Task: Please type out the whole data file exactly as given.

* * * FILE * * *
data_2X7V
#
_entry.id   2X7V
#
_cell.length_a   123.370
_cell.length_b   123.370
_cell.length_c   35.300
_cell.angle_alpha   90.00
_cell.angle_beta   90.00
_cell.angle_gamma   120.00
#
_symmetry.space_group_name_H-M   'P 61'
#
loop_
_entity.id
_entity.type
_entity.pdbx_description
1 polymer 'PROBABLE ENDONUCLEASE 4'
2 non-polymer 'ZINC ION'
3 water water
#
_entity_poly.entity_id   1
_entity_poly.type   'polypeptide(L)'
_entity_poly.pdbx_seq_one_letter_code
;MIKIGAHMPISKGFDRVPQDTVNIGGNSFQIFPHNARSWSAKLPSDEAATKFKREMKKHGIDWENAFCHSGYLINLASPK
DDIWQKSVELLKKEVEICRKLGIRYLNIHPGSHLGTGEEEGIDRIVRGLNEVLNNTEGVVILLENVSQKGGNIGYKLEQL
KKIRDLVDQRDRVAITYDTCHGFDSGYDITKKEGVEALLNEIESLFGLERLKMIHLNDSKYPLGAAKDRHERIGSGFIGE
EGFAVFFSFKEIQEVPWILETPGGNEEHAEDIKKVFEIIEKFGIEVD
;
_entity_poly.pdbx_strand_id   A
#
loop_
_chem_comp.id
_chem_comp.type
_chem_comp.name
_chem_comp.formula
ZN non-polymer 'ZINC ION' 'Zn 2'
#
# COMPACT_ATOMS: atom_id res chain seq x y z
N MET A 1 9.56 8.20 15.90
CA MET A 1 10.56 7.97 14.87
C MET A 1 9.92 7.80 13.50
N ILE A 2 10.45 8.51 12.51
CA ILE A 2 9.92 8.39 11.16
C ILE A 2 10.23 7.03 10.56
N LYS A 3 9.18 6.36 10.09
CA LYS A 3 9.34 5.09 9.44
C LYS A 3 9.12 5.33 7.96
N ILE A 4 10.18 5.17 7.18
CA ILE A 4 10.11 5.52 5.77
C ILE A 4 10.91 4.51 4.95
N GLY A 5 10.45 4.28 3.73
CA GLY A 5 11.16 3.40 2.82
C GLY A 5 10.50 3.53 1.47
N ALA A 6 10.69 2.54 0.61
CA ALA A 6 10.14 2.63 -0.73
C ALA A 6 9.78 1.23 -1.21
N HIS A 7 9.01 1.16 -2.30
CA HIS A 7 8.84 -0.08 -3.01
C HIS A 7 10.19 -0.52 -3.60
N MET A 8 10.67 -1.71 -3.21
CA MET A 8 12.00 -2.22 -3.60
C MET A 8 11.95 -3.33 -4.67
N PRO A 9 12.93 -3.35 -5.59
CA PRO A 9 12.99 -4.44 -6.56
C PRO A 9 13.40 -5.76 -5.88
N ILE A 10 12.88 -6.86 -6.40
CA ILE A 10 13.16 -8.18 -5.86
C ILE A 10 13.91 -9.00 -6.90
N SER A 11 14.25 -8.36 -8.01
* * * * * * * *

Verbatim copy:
data_2X7V
#
_entry.id   2X7V
#
_cell.length_a   123.370
_cell.length_b   123.370
_cell.length_c   35.300
_cell.angle_alpha   90.00
_cell.angle_beta   90.00
_cell.angle_gamma   120.00
#
_symmetry.space_group_name_H-M   'P 61'
#
loop_
_entity.id
_entity.type
_entity.pdbx_description
1 polymer 'PROBABLE ENDONUCLEASE 4'
2 non-polymer 'ZINC ION'
3 water water
#
_entity_poly.entity_id   1
_entity_poly.type   'polypeptide(L)'
_entity_poly.pdbx_seq_one_letter_code
;MIKIGAHMPISKGFDRVPQDTVNIGGNSFQIFPHNARSWSAKLPSDEAATKFKREMKKHGIDWENAFCHSGYLINLASPK
DDIWQKSVELLKKEVEICRKLGIRYLNIHPGSHLGTGEEEGIDRIVRGLNEVLNNTEGVVILLENVSQKGGNIGYKLEQL
KKIRDLVDQRDRVAITYDTCHGFDSGYDITKKEGVEALLNEIESLFGLERLKMIHLNDSKYPLGAAKDRHERIGSGFIGE
EGFAVFFSFKEIQEVPWILETPGGNEEHAEDIKKVFEIIEKFGIEVD
;
_entity_poly.pdbx_strand_id   A
#
loop_
_chem_comp.id
_chem_comp.type
_chem_comp.name
_chem_comp.formula
ZN non-polymer 'ZINC ION' 'Zn 2'
#
# COMPACT_ATOMS: atom_id res chain seq x y z
N MET A 1 9.56 8.20 15.90
CA MET A 1 10.56 7.97 14.87
C MET A 1 9.92 7.80 13.50
N ILE A 2 10.45 8.51 12.51
CA ILE A 2 9.92 8.39 11.16
C ILE A 2 10.23 7.03 10.56
N LYS A 3 9.18 6.36 10.09
CA LYS A 3 9.34 5.09 9.44
C LYS A 3 9.12 5.33 7.96
N ILE A 4 10.18 5.17 7.18
CA ILE A 4 10.11 5.52 5.77
C ILE A 4 10.91 4.51 4.95
N GLY A 5 10.45 4.28 3.73
CA GLY A 5 11.16 3.40 2.82
C GLY A 5 10.50 3.53 1.47
N ALA A 6 10.69 2.54 0.61
CA ALA A 6 10.14 2.63 -0.73
C ALA A 6 9.78 1.23 -1.21
N HIS A 7 9.01 1.16 -2.30
CA HIS A 7 8.84 -0.08 -3.01
C HIS A 7 10.19 -0.52 -3.60
N MET A 8 10.67 -1.71 -3.21
CA MET A 8 12.00 -2.22 -3.60
C MET A 8 11.95 -3.33 -4.67
N PRO A 9 12.93 -3.35 -5.59
CA PRO A 9 12.99 -4.44 -6.56
C PRO A 9 13.40 -5.76 -5.88
N ILE A 10 12.88 -6.86 -6.40
CA ILE A 10 13.16 -8.18 -5.86
C ILE A 10 13.91 -9.00 -6.90
N SER A 11 14.25 -8.36 -8.01